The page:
Charlie Hunter and his latest Trio brought the rock star flavor back to jazz in Richmond the other night. Despite a particularly vicious bout with tendonitis, Hunter displayed no signs of discomfort. It wasn’t until after completing the two sets of music that Hunter applied ice to his invisible wound, enjoying Black Sabbath’s "Sweet Leaf" over the speakers.
Prior to the ice down, the evening involved Hunter and his two newest trio members spouting out edgy funk for a mostly youthful crowd. In the center, seated in-between drummer Simon Lott (Skerik’s Maelstrom Trio, Renwicke) and keyboard master Erik Deutsch (The Motet, Fat Mama), Hunter fingered through some neck-nodding riffs and full-body grooves. Though the three are relatively new to each other, they played like seasoned veterans with a colorful history and comfortable rapport, collectively improvising while loosely sticking to a setlist.
Opening with "Blue Sock" from Hunter’s latest Ropeadope release Copperopolis, the trio vacillated between a deep bass groove and spooky, spacey Fender Rhodes tones. Switching drumbeats, Lott created a rough contour for the 8-stringed guitarist’s melodies and low-end while Deutsch augmented his sounds with pedals and electronic effects to create an eerie moaning. Hunter’s ability to make performing on his custom instrument look simple is only one aspect of his professionalism, as he played the strings as though he had four hands.
Lott figuratively came forward with a drum fill to segue into the next composition, and he shifted from one drumming style to the next with a relaxed ease. From African to Cuban and early American military, all the influences folded into each other. His delicate touch added a sensuous vibe, while Hunter, easing his fingers from one string to the next, created an even dissonance.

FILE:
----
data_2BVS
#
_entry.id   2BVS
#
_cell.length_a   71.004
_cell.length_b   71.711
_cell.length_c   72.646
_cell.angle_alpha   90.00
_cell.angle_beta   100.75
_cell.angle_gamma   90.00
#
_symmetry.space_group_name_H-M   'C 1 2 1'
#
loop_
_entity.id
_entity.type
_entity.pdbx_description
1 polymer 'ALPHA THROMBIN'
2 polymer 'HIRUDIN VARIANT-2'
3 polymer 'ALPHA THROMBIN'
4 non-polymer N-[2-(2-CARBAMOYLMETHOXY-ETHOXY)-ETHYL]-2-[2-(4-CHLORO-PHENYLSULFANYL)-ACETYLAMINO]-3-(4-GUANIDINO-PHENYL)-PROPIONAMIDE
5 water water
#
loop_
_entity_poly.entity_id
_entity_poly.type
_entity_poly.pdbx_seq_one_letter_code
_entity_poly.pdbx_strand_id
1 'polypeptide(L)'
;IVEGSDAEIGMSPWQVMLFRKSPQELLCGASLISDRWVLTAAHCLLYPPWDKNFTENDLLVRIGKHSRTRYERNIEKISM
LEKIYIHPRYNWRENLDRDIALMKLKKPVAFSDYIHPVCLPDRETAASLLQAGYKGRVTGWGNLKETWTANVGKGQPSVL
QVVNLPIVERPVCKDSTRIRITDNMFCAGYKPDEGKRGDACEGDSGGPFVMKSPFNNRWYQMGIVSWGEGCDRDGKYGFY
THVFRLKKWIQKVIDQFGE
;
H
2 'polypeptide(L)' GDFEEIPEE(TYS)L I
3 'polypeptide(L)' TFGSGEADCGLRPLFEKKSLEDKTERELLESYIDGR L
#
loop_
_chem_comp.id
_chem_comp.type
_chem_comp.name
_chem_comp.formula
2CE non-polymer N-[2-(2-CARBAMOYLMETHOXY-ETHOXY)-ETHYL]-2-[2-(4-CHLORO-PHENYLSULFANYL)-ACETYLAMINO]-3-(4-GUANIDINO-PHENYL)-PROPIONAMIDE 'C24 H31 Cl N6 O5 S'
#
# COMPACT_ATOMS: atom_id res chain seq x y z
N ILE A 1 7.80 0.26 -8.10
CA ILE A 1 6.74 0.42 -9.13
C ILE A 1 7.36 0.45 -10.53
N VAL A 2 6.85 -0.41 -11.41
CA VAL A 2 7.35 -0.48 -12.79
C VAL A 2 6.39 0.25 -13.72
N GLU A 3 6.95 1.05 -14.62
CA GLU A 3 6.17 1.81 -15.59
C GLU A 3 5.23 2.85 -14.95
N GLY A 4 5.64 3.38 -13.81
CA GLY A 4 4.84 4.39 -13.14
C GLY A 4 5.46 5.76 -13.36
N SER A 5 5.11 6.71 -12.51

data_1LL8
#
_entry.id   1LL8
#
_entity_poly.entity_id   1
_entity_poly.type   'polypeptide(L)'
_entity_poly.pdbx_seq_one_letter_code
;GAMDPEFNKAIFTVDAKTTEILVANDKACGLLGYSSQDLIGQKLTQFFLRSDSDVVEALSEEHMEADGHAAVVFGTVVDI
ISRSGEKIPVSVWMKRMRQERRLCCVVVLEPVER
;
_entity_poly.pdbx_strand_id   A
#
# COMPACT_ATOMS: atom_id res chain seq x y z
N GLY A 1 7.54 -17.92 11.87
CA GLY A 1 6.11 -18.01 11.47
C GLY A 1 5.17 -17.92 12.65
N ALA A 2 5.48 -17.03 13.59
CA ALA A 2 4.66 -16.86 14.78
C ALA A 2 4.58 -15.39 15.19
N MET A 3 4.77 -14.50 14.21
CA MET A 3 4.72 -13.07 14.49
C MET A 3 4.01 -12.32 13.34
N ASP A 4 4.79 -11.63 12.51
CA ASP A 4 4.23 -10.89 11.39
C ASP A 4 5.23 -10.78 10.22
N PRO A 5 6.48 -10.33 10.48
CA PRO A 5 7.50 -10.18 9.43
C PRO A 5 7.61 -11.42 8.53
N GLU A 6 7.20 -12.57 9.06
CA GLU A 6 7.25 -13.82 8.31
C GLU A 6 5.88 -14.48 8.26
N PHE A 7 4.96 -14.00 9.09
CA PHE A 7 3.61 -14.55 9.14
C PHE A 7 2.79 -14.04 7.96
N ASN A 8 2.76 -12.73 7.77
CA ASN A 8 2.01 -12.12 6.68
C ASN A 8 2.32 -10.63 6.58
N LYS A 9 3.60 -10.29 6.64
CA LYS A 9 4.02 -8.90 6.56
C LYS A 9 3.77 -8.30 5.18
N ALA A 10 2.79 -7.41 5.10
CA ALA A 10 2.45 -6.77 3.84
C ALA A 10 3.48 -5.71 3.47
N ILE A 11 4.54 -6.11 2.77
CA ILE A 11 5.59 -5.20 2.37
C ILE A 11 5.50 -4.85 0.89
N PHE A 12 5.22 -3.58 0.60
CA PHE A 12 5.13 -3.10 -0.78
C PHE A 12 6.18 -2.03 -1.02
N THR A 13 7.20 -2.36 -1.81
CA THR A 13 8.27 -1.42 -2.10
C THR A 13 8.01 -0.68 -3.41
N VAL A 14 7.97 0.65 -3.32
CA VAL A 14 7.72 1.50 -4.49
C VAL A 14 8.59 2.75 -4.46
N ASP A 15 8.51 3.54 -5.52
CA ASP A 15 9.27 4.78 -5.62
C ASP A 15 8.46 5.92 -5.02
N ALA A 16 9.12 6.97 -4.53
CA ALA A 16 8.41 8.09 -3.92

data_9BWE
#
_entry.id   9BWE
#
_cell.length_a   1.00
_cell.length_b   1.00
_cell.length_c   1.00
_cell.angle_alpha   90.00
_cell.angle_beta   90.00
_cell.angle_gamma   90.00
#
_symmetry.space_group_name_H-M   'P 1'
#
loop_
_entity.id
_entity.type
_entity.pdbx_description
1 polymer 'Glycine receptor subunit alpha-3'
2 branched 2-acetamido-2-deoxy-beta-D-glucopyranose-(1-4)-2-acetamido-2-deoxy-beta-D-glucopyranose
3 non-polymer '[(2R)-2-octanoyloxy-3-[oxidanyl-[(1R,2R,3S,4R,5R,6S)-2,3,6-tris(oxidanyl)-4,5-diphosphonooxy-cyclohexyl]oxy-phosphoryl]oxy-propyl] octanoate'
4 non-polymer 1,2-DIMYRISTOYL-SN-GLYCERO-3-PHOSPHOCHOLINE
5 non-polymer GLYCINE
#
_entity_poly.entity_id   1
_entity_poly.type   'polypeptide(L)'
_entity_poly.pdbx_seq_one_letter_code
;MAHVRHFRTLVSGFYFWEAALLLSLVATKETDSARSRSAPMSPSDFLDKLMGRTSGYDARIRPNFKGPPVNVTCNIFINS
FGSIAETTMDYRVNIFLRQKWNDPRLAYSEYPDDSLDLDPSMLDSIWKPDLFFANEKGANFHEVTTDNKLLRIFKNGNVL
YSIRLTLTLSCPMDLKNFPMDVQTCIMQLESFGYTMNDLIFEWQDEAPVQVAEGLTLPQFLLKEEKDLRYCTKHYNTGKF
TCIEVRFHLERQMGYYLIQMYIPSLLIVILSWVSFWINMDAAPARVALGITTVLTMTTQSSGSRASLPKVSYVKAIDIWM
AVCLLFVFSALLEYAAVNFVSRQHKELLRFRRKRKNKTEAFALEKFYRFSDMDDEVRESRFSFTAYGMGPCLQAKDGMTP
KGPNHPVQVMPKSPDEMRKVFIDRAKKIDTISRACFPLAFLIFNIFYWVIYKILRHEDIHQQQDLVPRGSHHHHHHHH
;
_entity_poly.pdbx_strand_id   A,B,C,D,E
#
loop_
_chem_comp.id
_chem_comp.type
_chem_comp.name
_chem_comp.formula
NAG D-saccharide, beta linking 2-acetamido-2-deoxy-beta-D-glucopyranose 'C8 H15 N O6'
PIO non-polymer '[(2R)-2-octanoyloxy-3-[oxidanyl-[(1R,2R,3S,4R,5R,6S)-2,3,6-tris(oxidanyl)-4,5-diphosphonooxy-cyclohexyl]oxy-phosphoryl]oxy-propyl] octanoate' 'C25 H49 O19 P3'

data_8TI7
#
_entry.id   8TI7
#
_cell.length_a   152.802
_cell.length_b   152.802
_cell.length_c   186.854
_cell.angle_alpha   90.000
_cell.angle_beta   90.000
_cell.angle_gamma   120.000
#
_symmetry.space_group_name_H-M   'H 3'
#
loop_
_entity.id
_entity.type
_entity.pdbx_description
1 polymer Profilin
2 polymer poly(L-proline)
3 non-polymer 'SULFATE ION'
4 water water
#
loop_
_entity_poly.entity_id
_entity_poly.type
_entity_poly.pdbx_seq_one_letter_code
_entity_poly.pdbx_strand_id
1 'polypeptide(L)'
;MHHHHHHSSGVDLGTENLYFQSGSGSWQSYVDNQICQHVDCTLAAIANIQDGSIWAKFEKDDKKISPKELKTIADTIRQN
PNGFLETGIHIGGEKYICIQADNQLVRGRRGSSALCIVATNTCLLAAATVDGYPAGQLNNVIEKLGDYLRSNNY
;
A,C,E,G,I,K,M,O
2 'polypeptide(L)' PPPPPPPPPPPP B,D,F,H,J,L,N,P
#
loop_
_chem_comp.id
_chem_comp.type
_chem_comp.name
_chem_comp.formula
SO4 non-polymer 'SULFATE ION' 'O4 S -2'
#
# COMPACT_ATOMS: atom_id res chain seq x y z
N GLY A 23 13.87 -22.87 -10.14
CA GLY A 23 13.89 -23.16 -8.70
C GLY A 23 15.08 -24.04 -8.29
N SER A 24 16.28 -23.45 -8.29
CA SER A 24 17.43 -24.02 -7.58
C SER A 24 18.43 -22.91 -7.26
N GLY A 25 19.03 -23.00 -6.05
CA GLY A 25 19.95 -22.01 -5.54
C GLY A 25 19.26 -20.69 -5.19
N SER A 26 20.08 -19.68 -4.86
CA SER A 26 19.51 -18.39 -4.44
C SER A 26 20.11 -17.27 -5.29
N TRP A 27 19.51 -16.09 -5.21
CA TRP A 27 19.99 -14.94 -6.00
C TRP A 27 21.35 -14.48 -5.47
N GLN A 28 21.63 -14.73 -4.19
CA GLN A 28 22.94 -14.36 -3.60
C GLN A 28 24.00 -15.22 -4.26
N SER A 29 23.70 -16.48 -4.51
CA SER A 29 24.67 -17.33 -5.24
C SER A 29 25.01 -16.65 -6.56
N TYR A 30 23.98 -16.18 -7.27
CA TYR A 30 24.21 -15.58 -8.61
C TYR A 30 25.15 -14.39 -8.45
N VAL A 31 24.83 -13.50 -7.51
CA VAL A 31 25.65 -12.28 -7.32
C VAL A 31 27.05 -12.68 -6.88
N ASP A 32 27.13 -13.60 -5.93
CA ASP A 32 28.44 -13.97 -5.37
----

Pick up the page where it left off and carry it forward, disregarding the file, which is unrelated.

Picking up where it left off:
The obligatory call for "Freebird" came, and the trio went into a dirty south, stripped down jam with "Cueball Bobbin’. . ." Deutsch stepped forward with some soulful piano meanderings, ranging from an isolated, eerie tone to a thick, chunky set of chords. As he faded into the background, Lott faded back into the forefront, filling his solo with pseudo stops and a shift between soft and floating to a precise and deliberate method of striking – all while Hunter maintained a complicated attachment to the head. The three returned to limited chaos with waves coming in and out. Hunter faded in with his low-end while Lott eased the transition with bells.
Recalling Southern Baptist traditional spirituals, almost at the point of "Amazing Grace," the following piece was a prayerful moment involving a soulful attitude, with Hunter’s sluggish playing just behind the beat. He donned his familiar facial expressions, biting his lip and furrowing his brows, as he channeled the styling of Stevie Ray Vaughan. When they began "Copperopolis," Deutsch mimicked the melodica sound once used by John Ellis on his Casio keyboard. The sound was almost that of a child’s plastic toy trumpet, replete with a grainy, off-key quality. The three maintained a steady groove, moving toward a reckless set closer.
As the slightly-shorter second set began, Hunter scraped his strings for that metallic grisly sound while Deutsch played some high-pitched voodoo. Lott settled on a hopscotch rhythm and the boys ventured down the dirty road full-throttle, Hunter scripting a western-influenced groove while Deutsch maintained an Eastern flavor. The musicians returned to the stage amid the crowd’s cheers for a brief encore (complying with the venue’s strict time limitations). After a subtle "Tears in Heaven" tease, the boys played a grinding, slow blues number with an easy, carefree feeling until the music faded into waves. Then the house lights came on and Led Zeppelin’s "The Crunge" over the loudspeakers signaled that the intimate evening had come to a smooth finish.
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